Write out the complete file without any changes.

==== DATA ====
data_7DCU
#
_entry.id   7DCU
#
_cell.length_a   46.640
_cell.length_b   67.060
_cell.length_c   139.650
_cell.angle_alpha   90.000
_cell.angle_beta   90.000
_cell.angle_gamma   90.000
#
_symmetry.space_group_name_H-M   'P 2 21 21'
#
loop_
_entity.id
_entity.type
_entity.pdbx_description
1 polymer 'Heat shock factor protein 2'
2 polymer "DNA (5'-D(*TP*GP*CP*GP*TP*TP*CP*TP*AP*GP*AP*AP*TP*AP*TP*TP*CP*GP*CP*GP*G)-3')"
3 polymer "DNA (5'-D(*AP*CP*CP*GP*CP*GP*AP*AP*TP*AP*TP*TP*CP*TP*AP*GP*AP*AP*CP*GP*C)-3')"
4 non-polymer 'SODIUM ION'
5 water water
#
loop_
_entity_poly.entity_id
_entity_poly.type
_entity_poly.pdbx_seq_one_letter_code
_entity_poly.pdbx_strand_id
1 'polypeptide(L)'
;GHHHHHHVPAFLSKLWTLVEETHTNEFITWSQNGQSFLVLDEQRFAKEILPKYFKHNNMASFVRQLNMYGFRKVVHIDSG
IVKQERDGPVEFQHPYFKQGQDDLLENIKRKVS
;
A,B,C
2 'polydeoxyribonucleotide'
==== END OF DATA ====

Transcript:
data_7DCU
#
_entry.id   7DCU
#
_cell.length_a   46.640
_cell.length_b   67.060
_cell.length_c   139.650
_cell.angle_alpha   90.000
_cell.angle_beta   90.000
_cell.angle_gamma   90.000
#
_symmetry.space_group_name_H-M   'P 2 21 21'
#
loop_
_entity.id
_entity.type
_entity.pdbx_description
1 polymer 'Heat shock factor protein 2'
2 polymer "DNA (5'-D(*TP*GP*CP*GP*TP*TP*CP*TP*AP*GP*AP*AP*TP*AP*TP*TP*CP*GP*CP*GP*G)-3')"
3 polymer "DNA (5'-D(*AP*CP*CP*GP*CP*GP*AP*AP*TP*AP*TP*TP*CP*TP*AP*GP*AP*AP*CP*GP*C)-3')"
4 non-polymer 'SODIUM ION'
5 water water
#
loop_
_entity_poly.entity_id
_entity_poly.type
_entity_poly.pdbx_seq_one_letter_code
_entity_poly.pdbx_strand_id
1 'polypeptide(L)'
;GHHHHHHVPAFLSKLWTLVEETHTNEFITWSQNGQSFLVLDEQRFAKEILPKYFKHNNMASFVRQLNMYGFRKVVHIDSG
IVKQERDGPVEFQHPYFKQGQDDLLENIKRKVS
;
A,B,C
2 'polydeoxyribonucleotide'